A breakout occurs when a team gains possession of the puck in its own defensive end and works to move out of its own zone to start an attack. There are two basic kinds of breakouts—a team will execute the first type when the opponent is forechecking deep, putting pressure on the puck, and the second when the opponent has decided to fall back to the neutral zone or make a line change—and there are several different plays for each. Each member of the team with the puck must know what their teammates are going to do, so they can move the puck quickly up the ice.
Basics of the Breakout in Hockey
The breakout usually begins when a defender gains control of the puck and skates to a place where there are no defenders, often to the spot right behind the goal or to an empty corner. This gives the other players on the team a chance to get into position, and offers the puck-handler a good view of what’s going on in front of them, so they can decide what to do next.
The other defender takes up a position near the front of the net, to offer cover should there be a turnover. The last thing you want is to give the other team a straight one-on-one with your goaltender. Depending on the play, the defender may set up to one side or the other, always ready to dart in front to stop a counterattack.
The wings are usually divided into “strong side” and “weak side.” The strong-side wing usually sets up along the boards to receive a pass from the defender. In that case, the weak-side wing skates back toward their net and turns to head up ice to receive a pass. If the pass to the strong side looks like it isn’t going to happen, the weak-side wing must be prepared to dash to the corner or the side boards to accept a pass “rimmed” along the boards.
The center’s job is to get in position to receive a pass, perhaps from the defender but more likely from the wing. This usually involves skating toward the player’s own net and turning, so they can receive the puck with forward momentum.
The Quick Breakout: An Example Play
We’ll address specific breakout plays in future posts, but an ideal quick breakout might look like this. A defender gets the puck and skates around the net to the right side, behind the goal line. They pass out to the right wing, who has set up along the boards about midway to the blue line. The center, having cycled through the center of the zone, is now ready to receive the pass from the winger. In just two quick passes, the puck has gone from behind the goal line to the neutral zone, and defense has transitioned into offense.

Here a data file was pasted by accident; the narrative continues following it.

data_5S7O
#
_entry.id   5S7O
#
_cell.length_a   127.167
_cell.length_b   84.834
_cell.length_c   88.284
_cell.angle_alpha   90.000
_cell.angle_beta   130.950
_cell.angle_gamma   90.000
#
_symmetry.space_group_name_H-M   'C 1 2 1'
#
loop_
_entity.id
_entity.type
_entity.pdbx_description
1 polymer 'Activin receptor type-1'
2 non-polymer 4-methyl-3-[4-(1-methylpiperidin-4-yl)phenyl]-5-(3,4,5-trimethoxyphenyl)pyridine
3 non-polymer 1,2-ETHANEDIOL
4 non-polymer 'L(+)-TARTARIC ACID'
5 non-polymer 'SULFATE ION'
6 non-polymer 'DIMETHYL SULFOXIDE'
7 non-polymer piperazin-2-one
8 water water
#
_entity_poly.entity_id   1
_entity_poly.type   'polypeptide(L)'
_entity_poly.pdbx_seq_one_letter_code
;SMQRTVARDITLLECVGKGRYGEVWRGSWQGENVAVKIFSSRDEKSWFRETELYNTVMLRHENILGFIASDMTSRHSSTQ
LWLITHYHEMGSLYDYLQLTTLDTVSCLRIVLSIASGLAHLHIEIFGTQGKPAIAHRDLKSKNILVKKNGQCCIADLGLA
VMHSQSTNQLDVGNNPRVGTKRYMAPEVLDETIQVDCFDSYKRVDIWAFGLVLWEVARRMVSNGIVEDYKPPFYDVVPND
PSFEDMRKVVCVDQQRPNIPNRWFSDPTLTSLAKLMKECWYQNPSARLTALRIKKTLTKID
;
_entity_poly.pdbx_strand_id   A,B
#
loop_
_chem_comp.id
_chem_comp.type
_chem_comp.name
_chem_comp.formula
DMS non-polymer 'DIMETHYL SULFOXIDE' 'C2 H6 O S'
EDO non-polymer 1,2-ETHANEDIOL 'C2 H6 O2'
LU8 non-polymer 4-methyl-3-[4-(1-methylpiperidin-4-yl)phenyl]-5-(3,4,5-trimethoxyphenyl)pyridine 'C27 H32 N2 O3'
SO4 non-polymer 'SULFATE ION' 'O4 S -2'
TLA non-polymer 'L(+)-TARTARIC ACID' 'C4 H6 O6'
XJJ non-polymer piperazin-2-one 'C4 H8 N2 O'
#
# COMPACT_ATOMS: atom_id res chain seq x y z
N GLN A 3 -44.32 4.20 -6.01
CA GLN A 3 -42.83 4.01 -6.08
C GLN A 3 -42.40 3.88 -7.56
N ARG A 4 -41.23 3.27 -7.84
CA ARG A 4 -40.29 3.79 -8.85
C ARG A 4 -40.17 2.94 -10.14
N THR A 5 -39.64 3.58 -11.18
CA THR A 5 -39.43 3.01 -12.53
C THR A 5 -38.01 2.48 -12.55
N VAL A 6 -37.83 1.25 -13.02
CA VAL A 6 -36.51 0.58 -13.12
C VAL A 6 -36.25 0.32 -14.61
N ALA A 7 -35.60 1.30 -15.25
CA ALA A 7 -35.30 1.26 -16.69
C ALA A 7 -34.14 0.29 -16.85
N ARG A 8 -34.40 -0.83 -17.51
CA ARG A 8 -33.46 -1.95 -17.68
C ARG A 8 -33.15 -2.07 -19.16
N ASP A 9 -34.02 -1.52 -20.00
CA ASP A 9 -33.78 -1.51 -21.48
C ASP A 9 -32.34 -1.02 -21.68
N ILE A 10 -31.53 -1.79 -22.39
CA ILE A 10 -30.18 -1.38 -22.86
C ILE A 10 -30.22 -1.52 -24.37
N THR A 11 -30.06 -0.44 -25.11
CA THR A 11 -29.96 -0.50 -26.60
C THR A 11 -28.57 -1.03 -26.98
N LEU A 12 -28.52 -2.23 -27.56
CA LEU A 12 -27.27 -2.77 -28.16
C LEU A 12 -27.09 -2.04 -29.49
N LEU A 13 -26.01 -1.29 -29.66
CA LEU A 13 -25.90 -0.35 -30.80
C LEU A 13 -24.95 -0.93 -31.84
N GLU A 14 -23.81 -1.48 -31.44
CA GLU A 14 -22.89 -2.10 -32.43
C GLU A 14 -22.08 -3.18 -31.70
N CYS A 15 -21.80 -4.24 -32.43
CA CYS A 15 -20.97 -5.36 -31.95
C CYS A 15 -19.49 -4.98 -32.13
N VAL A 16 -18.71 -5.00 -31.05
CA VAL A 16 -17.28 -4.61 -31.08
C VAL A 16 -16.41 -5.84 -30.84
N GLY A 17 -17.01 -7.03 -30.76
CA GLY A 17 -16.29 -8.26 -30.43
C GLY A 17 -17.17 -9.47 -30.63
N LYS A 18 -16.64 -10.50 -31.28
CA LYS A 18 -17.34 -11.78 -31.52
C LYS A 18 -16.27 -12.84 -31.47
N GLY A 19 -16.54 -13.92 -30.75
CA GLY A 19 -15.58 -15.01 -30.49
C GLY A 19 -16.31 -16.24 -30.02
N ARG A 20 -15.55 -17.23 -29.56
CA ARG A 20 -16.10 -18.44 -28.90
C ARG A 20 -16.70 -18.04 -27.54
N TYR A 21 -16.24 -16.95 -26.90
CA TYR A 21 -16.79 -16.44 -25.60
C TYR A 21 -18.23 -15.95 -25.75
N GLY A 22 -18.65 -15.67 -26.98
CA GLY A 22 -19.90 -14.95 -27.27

Three Hockey Breakout Rules
There are a few absolute rules of breakouts, no matter the particular play you’re executing:
- Never pass the puck across the face of the goal. Bad things can happen when the puck gets in front of goal. An opponent can intercept it and get off a shot, or even a bad deflection could end up in the back of the net.
- Forwards should not skate away from the puck. Although your impulse may be to get down the ice, your first move should be toward your own goal, so you can get into position for a pass.
- Be ready to change on the fly. The play that has been called can be blown up in an instant by pressure from the other team, and you need to be aware and make on-the-fly changes to help your teammates. Just because a specific play was called or has started doesn’t mean all will go according to plan.
Although hockey is based on the individual skills of the players—skating, stickhandling, checking, and the like—the breakout is an example of a situation when the players on the ice must work together as a unit. A well-executed breakout is a thing of beauty, as one player pings the puck to the next to get it forward and put the opposing team back on its heels. When everything works like clockwork, the time from holding the puck behind your own goal to one of the forwards getting a shot can be under ten seconds. But this happens only after hours of practice and when every player is doing their part.